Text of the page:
at the University of Pennsylvania, in addition to the Director of the Treatment
Research Institute in Philadelphia. He was educated at Colgate University, Bryn
Mawr College, and Oxford University. He has published more than 350 articles
and chapters on addiction research and serves as the Editor in Chief of the
Journal of Substance Abuse Treatment. Dr. McLellan and his colleagues created
measurement instruments such as the Addiction Severity Index (ASI) and the Treatment
Services Review (TSR). These instruments have been translated into over 20 languages
and are the most widely used instruments of their kind in the world. He and
his colleagues have used these instruments to evaluate a wide variety of therapies,
medication, and interventions used in the treatment of alcohol and drug dependence.
He and his colleagues are currently pursuing questions such as “What are
the active and inactive ingredients of treatment,” “What is the
appropriate duration and content of treatment for various types of patients,”
and “How do we transfer findings from treatment research into practical
applications for the practitioner and provider?”
Lisa Metsch, Ph.D.
Dr. Metsch is Associate Professor of Epidemiology and Public
Health at the University of Miami School of Medicine. Dr. Metsch's funded research
and publications focus on behavioral interventions in substance abuse and HIV.
Dr. Metsch is the Principal Investigator of three CDC-funded, randomized intervention
trials addressing primary and secondary prevention needs for HIV-infected populations.
She is also Principal Investigator on a grant from the Robert Wood Johnson Foundation’s
Substance Abuse Policy Research Program entitled, “Moving Substance Users
from Welfare to Work in the State of Florida: The Impact of Welfare Reform and
Drug Treatment.” For her accomplishments, Dr. Metsch was awarded a career
development award from the National Institute on Drug Abuse. She received her
B.A. from Columbia University and M.A. and Ph.D. in Medical Sociology from the
University of Florida.
Jon Morgenstern, Ph.D.
Dr. Morgenstern is Vice President and Director of Treatment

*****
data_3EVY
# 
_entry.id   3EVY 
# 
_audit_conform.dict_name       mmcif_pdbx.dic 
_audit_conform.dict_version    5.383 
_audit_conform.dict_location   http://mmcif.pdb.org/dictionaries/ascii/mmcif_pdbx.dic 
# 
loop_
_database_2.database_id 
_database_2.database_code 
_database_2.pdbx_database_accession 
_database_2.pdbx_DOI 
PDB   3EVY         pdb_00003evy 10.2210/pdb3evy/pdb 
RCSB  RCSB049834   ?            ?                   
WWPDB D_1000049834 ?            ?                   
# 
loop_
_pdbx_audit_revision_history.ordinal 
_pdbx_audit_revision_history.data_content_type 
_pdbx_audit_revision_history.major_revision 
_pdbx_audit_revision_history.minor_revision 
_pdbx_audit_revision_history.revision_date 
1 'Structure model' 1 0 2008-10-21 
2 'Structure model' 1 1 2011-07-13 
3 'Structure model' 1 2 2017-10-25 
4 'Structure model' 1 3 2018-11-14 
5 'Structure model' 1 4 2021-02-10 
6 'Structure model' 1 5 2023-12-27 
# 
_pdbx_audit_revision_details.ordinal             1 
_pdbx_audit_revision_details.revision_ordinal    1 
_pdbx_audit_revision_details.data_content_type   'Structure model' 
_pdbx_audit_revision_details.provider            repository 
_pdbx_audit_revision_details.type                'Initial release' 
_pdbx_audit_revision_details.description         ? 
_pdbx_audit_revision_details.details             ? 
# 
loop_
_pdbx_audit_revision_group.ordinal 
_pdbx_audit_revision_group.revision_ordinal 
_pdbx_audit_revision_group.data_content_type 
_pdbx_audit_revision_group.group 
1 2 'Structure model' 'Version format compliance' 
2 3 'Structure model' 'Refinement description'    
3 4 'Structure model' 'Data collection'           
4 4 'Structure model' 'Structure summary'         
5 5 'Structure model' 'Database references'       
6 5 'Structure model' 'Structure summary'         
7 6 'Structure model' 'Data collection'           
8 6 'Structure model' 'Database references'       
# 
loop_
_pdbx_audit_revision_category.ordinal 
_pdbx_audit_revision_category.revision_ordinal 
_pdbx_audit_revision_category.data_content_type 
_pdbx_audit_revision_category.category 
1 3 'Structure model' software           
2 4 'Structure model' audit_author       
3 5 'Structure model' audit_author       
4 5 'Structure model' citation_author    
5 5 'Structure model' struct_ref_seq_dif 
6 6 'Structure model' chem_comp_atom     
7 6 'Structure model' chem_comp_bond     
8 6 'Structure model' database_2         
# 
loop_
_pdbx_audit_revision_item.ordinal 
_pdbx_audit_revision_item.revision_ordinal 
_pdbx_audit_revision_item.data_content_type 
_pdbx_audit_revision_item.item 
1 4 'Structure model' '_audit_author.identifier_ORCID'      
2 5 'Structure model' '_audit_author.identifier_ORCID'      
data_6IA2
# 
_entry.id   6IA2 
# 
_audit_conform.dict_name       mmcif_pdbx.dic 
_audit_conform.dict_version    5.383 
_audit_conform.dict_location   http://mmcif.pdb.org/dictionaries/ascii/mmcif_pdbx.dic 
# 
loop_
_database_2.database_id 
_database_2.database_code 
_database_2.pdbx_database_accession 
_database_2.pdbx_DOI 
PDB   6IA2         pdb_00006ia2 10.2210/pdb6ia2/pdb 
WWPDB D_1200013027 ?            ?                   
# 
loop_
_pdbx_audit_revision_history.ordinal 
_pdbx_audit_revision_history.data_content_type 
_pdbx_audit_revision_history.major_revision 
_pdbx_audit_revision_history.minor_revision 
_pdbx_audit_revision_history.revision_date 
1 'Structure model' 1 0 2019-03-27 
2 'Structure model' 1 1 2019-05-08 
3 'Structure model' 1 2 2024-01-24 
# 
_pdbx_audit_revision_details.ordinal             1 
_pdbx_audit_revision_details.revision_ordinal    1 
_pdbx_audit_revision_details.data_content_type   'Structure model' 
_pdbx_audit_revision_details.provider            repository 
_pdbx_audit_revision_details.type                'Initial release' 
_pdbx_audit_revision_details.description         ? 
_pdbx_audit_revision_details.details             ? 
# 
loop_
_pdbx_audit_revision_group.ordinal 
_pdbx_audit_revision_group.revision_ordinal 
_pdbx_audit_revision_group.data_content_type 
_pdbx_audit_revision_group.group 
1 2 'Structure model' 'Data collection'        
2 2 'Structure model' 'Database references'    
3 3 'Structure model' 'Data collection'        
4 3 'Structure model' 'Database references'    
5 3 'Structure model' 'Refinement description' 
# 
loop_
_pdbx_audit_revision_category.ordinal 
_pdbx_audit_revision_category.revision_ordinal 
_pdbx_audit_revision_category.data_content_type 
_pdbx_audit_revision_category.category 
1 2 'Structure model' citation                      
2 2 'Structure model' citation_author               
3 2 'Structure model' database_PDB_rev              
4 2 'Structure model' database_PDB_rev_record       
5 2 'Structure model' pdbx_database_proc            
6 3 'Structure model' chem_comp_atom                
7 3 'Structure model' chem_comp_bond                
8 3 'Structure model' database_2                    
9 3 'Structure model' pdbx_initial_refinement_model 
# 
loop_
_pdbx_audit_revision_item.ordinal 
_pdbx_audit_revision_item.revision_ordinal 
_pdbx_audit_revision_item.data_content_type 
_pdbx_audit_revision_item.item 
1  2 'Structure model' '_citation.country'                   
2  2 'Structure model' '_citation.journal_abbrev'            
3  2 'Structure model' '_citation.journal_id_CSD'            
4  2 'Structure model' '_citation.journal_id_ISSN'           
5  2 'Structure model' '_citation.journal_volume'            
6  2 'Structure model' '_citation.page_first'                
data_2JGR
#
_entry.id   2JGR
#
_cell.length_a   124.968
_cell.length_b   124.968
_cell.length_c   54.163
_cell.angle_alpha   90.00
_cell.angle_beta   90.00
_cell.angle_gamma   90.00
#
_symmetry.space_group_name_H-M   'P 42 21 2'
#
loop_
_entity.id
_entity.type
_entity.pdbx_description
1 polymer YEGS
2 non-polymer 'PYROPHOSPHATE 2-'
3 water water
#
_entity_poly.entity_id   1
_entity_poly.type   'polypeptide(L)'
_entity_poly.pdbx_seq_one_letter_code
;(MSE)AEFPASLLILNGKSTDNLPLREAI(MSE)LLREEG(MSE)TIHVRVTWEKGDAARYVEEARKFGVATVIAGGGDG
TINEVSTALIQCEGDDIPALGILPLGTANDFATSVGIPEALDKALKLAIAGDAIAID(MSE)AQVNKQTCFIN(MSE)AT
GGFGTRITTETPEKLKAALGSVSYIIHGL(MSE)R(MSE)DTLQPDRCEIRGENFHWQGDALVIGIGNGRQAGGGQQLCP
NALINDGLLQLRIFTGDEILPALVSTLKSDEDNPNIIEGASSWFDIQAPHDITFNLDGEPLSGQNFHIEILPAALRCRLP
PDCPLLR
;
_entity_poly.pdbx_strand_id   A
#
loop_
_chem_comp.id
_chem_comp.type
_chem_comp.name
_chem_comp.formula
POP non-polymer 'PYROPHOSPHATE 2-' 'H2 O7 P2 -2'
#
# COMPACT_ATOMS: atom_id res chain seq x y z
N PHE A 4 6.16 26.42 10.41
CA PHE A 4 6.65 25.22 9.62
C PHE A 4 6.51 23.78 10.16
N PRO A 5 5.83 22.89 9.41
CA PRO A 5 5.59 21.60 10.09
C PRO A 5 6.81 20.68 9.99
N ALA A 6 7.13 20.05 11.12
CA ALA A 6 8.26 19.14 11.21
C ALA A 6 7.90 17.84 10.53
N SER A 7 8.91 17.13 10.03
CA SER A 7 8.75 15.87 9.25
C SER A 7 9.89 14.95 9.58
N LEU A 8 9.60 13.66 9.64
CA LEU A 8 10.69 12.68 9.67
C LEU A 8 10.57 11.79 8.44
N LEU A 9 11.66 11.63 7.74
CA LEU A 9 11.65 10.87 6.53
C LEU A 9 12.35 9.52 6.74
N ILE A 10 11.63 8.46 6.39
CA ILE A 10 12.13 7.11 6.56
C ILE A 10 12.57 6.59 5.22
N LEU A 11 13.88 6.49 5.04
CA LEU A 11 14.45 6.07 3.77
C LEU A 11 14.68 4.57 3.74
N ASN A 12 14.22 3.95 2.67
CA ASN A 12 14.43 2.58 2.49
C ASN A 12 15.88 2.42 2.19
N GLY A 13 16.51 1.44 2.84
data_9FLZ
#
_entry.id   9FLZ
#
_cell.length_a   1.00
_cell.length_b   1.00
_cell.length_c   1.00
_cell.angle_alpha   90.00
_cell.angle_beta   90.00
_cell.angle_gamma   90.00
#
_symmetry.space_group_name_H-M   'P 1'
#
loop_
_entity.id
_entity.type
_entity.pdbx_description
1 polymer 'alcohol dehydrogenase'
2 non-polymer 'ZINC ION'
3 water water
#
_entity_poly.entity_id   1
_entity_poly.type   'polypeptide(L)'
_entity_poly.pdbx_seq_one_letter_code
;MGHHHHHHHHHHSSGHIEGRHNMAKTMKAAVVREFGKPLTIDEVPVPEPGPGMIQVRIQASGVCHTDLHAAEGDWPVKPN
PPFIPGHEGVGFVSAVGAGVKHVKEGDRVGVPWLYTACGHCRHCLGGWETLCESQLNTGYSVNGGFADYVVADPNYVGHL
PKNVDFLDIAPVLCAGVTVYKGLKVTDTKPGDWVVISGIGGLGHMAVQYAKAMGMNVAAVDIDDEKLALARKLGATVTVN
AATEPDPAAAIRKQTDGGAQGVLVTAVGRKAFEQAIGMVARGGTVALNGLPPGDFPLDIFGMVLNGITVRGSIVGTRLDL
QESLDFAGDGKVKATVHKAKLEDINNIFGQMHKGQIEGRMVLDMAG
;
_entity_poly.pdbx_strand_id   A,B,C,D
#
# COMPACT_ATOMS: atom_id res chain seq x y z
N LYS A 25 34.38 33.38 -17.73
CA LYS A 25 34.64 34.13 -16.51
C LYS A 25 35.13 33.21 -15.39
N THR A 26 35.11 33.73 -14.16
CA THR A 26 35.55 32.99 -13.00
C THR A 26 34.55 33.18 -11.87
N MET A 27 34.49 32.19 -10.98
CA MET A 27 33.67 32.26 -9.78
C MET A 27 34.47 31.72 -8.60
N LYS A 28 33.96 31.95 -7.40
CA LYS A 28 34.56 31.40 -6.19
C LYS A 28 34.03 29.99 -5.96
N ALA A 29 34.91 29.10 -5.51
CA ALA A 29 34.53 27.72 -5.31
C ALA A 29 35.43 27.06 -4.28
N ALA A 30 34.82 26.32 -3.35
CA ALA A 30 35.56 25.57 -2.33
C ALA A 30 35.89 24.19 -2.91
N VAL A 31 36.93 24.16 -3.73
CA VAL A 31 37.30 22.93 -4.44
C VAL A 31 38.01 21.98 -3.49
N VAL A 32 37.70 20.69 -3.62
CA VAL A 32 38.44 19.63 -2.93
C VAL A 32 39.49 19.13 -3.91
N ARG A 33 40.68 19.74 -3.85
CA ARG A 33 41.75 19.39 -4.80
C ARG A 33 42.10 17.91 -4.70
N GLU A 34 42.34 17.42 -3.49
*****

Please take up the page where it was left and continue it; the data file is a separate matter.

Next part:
Research at the National Center on Addiction and Substance Abuse at Columbia
University. He is also Associate Professor of Psychiatry and Health Policy at
the Mount Sinai School of Medicine where he directs a special treatment program
for disadvantaged substance abusing women. For the last six years, Dr. Morgenstern
has served as an advisor to the New Jersey Department of Human Services (NJDHS)
on issues related to welfare reform and substance abuse. He is Principal Investigator
of a study being conducted in two counties in New Jersey in collaboration with
NJDHS. The goal of the study is to test the effectiveness and cost-effectiveness
of two approaches to treat substance abusing TANF recipients.
Harold Pollack, Ph.D.
Dr. Pollack is Assistant Professor of Health Management and
Policy at the University of Michigan School of Public Health. Dr. Pollack served
as a member of the Institute of Medicine Committee on Nutrition Services for
Medicare Beneficiaries, and is now a member of the IOM Data for Resource Allocation,
Planning, and Evaluation Committee for the Ryan White Care Act. His recent research
concerns the prevalence of substance abuse among welfare recipients, infant
mortality reduction in severely disadvantaged populations, and the cost-effectiveness
of harm reduction in prevention of HIV and Hepatitis C. Dr. Pollack's recent
policy research appears in the Journal of the American Medical Association,
Medical Decision Making, Pediatrics, the American Journal of Public Health,
and other publications. He received his doctorate in Public Policy from Harvard